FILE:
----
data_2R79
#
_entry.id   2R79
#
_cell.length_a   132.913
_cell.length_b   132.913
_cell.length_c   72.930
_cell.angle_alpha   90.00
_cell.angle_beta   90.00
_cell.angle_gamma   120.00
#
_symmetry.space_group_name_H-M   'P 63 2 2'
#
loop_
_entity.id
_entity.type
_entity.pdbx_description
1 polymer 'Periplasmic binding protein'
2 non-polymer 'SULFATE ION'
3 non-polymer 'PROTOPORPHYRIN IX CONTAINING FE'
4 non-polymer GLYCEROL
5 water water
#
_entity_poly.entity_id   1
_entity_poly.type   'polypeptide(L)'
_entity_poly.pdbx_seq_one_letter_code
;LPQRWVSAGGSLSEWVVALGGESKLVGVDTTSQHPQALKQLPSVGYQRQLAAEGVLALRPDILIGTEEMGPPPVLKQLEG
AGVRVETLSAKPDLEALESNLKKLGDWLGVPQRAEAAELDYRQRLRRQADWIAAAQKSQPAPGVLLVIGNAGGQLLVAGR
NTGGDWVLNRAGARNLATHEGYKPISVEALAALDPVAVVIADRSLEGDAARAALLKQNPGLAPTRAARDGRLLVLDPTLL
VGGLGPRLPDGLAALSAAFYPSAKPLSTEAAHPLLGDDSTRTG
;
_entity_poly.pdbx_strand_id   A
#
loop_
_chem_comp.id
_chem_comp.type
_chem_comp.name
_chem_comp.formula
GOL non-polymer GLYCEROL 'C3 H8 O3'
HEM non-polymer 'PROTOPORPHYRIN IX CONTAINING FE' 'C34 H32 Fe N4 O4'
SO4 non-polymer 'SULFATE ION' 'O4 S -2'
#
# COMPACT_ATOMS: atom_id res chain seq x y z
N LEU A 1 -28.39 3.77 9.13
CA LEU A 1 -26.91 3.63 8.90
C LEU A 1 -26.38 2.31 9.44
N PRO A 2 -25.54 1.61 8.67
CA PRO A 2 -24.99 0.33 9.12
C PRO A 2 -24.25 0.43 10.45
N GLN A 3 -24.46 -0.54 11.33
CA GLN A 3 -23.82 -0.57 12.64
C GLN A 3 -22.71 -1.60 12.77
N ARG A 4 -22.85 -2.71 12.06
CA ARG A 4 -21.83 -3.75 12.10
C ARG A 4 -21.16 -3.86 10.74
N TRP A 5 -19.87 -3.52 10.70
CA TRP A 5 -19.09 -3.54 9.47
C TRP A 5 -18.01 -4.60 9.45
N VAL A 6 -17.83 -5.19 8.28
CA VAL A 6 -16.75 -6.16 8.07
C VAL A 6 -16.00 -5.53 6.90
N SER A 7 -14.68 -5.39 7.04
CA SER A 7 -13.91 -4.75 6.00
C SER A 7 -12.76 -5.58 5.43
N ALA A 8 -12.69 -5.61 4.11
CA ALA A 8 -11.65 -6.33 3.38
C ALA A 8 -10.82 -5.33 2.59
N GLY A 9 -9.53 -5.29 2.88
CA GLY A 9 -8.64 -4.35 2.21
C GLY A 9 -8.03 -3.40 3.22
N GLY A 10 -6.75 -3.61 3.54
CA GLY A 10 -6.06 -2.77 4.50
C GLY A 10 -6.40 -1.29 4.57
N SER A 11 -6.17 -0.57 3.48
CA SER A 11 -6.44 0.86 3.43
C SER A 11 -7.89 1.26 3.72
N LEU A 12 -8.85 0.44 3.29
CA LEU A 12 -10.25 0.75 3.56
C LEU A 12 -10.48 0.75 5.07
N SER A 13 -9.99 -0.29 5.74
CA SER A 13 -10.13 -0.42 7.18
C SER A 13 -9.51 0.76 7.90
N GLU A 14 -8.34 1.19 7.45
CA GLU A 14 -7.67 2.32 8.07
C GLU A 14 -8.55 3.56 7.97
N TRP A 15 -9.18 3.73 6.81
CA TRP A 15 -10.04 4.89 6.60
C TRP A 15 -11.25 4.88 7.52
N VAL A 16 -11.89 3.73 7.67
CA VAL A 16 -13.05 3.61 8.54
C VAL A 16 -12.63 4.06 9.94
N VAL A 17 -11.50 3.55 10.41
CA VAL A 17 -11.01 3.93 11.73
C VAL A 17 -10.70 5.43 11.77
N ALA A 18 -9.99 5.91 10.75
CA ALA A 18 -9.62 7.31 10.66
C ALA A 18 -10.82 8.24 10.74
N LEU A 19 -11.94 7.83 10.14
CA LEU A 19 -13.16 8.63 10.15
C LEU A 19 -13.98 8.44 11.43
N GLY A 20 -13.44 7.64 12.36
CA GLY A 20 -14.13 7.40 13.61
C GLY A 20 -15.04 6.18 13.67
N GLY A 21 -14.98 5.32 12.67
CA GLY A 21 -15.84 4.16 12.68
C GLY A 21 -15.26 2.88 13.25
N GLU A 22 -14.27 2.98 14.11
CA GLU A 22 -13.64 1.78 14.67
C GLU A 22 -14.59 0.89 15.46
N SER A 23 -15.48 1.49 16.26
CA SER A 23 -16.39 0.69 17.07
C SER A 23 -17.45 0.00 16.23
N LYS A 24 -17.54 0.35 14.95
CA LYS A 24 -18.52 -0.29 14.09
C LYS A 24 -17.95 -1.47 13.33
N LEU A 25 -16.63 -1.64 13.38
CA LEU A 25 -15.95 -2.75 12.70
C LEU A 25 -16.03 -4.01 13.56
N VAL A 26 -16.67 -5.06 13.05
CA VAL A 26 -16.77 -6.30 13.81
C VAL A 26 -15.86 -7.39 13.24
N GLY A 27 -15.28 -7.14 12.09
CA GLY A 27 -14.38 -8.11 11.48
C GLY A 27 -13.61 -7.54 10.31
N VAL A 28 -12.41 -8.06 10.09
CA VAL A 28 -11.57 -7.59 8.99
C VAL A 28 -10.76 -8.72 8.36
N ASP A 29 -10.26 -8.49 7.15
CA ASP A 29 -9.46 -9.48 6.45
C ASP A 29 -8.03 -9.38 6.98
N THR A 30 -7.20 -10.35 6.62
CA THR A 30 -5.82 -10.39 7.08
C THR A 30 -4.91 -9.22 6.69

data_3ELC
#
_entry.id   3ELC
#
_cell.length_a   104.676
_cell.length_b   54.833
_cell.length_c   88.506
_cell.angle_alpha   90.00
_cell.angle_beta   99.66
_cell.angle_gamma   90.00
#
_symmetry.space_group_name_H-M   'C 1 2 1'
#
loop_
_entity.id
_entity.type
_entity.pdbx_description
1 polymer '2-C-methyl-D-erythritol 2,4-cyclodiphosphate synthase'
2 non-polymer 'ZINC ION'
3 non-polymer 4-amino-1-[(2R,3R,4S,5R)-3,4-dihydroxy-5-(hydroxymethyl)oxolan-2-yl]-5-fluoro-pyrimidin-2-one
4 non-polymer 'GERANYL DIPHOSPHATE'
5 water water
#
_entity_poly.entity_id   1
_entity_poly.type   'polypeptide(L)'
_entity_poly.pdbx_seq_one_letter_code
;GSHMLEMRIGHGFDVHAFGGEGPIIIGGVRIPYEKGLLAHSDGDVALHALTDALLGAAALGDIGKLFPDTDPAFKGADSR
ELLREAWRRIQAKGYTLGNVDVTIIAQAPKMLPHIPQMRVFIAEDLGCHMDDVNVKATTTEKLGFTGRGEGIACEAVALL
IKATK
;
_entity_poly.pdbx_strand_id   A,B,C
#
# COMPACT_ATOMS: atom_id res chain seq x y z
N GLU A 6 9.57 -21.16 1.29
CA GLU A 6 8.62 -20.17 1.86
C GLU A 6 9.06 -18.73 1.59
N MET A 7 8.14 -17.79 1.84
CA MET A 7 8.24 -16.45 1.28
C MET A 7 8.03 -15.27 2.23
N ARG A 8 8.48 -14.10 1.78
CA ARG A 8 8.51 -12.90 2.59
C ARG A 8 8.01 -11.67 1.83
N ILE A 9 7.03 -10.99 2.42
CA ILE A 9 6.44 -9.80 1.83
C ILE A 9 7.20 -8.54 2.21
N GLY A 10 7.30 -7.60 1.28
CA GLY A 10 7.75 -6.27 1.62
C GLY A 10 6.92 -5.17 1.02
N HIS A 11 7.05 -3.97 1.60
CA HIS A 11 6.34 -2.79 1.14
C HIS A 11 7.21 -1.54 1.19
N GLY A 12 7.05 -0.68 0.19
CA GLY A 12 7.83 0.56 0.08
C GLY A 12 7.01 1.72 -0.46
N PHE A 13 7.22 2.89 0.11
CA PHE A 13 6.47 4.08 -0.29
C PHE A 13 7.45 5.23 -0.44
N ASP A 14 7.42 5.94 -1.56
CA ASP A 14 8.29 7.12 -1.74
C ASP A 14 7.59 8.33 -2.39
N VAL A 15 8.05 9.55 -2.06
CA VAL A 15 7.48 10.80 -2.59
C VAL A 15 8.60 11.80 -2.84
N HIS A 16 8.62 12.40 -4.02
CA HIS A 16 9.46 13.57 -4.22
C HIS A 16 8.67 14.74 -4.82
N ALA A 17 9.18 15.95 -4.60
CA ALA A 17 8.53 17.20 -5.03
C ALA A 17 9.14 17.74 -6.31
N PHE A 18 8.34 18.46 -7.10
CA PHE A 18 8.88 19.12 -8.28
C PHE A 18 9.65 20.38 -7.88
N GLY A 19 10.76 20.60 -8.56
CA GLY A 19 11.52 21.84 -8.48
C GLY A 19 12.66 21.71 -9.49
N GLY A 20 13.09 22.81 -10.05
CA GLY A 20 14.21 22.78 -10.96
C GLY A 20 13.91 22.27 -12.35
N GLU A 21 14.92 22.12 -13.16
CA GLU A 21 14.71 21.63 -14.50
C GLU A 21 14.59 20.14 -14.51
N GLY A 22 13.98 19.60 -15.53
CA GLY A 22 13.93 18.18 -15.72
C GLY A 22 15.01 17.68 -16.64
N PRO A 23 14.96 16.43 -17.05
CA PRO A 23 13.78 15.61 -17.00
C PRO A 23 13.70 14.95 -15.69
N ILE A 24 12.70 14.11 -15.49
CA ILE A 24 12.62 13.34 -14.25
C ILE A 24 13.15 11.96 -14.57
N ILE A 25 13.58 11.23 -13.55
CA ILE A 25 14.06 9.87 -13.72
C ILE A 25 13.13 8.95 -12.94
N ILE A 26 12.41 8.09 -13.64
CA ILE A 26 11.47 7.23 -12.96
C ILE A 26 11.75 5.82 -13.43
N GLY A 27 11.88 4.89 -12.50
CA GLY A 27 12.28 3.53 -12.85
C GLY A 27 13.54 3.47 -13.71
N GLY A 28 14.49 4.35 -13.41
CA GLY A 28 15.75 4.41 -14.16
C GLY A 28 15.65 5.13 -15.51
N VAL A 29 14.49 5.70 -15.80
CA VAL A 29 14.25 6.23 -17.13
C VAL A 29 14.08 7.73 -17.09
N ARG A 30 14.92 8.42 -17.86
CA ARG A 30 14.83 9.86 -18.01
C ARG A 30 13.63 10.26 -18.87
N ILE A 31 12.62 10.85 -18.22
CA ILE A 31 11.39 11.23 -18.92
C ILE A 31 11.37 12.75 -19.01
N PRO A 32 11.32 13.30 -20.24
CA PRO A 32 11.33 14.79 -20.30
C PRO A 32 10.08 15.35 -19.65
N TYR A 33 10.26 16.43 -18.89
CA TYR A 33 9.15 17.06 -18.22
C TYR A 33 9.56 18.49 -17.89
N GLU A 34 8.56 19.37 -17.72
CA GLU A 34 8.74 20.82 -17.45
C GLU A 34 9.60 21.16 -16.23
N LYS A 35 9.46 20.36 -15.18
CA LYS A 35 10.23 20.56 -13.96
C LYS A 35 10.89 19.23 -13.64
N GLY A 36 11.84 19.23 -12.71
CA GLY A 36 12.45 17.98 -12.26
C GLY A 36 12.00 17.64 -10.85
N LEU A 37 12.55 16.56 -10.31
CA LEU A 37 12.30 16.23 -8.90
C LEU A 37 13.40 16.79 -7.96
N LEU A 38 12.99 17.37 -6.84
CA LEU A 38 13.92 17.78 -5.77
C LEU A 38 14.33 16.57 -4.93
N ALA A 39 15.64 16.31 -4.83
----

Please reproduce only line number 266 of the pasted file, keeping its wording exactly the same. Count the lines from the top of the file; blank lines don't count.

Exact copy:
N ALA A 39 15.64 16.31 -4.83